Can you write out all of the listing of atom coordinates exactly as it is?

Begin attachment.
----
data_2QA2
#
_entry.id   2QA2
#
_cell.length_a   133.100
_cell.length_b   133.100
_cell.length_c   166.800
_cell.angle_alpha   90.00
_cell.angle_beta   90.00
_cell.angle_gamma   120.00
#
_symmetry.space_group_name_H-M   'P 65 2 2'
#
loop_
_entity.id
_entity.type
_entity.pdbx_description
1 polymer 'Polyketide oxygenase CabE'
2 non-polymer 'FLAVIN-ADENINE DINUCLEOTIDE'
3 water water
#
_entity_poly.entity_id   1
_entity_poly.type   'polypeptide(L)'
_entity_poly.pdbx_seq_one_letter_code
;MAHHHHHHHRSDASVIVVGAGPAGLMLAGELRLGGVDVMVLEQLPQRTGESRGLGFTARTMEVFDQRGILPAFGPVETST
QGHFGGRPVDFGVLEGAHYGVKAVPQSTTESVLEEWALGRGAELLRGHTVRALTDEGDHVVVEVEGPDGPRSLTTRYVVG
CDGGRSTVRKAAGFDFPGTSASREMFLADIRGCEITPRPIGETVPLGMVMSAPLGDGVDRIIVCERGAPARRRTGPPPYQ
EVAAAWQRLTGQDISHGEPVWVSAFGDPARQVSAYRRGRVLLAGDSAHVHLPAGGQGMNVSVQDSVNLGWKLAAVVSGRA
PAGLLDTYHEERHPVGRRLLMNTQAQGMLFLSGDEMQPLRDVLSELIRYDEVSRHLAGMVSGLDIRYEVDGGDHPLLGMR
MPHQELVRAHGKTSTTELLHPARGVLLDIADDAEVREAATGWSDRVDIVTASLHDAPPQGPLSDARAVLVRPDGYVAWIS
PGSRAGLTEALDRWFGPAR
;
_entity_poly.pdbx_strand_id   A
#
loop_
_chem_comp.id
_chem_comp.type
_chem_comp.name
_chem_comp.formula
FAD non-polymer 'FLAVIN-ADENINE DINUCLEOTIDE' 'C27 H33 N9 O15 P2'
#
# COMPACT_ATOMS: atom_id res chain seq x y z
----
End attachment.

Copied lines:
data_2QA2
#
_entry.id   2QA2
#
_cell.length_a   133.100
_cell.length_b   133.100
_cell.length_c   166.800
_cell.angle_alpha   90.00
_cell.angle_beta   90.00
_cell.angle_gamma   120.00
#
_symmetry.space_group_name_H-M   'P 65 2 2'
#
loop_
_entity.id
_entity.type
_entity.pdbx_description
1 polymer 'Polyketide oxygenase CabE'
2 non-polymer 'FLAVIN-ADENINE DINUCLEOTIDE'
3 water water
#
_entity_poly.entity_id   1
_entity_poly.type   'polypeptide(L)'
_entity_poly.pdbx_seq_one_letter_code
;MAHHHHHHHRSDASVIVVGAGPAGLMLAGELRLGGVDVMVLEQLPQRTGESRGLGFTARTMEVFDQRGILPAFGPVETST
QGHFGGRPVDFGVLEGAHYGVKAVPQSTTESVLEEWALGRGAELLRGHTVRALTDEGDHVVVEVEGPDGPRSLTTRYVVG
CDGGRSTVRKAAGFDFPGTSASREMFLADIRGCEITPRPIGETVPLGMVMSAPLGDGVDRIIVCERGAPARRRTGPPPYQ
EVAAAWQRLTGQDISHGEPVWVSAFGDPARQVSAYRRGRVLLAGDSAHVHLPAGGQGMNVSVQDSVNLGWKLAAVVSGRA
PAGLLDTYHEERHPVGRRLLMNTQAQGMLFLSGDEMQPLRDVLSELIRYDEVSRHLAGMVSGLDIRYEVDGGDHPLLGMR
MPHQELVRAHGKTSTTELLHPARGVLLDIADDAEVREAATGWSDRVDIVTASLHDAPPQGPLSDARAVLVRPDGYVAWIS
PGSRAGLTEALDRWFGPAR
;
_entity_poly.pdbx_strand_id   A
#
loop_
_chem_comp.id
_chem_comp.type
_chem_comp.name
_chem_comp.formula
FAD non-polymer 'FLAVIN-ADENINE DINUCLEOTIDE' 'C27 H33 N9 O15 P2'
#
# COMPACT_ATOMS: atom_id res chain seq x y z